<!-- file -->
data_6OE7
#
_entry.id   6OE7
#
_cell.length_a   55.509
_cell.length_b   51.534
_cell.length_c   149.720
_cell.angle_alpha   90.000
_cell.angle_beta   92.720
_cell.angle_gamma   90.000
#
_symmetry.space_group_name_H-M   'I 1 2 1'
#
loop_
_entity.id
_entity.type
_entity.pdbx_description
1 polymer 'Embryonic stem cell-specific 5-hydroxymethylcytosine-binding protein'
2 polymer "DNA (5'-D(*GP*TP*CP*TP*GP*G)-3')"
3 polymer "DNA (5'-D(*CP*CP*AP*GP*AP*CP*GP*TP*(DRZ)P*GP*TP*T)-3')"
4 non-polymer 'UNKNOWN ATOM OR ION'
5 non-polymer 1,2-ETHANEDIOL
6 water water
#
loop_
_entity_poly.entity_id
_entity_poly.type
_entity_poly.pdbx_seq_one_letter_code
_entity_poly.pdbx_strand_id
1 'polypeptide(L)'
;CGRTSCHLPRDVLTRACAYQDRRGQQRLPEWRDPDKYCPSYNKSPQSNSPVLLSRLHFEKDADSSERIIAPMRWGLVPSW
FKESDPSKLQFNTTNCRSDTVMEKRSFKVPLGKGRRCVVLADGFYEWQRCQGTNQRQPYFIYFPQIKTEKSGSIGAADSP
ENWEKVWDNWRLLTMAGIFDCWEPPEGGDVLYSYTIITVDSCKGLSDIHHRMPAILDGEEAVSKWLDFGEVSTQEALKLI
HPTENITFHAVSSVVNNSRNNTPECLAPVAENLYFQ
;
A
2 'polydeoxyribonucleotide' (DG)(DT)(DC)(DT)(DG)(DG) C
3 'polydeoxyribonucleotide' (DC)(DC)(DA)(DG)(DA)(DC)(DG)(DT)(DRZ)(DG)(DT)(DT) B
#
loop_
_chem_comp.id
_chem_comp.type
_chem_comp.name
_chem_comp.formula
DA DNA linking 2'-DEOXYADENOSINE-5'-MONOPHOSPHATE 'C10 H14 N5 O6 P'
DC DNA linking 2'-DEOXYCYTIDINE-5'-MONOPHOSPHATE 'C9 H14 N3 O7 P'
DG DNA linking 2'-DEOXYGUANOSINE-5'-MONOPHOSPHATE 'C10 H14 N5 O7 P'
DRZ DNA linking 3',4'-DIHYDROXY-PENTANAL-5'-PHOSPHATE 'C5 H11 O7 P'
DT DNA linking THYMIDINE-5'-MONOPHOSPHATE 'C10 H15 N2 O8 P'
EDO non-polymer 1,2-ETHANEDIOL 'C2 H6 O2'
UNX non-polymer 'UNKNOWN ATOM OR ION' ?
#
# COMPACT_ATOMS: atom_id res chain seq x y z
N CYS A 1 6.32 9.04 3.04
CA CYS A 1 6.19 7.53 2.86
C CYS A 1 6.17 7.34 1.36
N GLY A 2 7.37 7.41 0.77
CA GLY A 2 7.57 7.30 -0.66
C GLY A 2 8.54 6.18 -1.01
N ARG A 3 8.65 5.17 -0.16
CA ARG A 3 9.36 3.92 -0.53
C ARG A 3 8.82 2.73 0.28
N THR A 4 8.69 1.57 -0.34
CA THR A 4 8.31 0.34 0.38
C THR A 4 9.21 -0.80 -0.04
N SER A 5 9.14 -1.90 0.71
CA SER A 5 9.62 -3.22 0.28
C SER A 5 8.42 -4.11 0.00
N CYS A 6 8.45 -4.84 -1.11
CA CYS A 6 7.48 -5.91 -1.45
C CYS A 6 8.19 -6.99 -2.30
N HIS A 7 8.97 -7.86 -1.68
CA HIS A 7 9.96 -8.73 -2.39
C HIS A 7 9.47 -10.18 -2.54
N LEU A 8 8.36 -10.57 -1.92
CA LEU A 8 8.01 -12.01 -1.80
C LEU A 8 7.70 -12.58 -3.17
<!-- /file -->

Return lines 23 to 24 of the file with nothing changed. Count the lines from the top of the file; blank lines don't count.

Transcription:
6 water water
#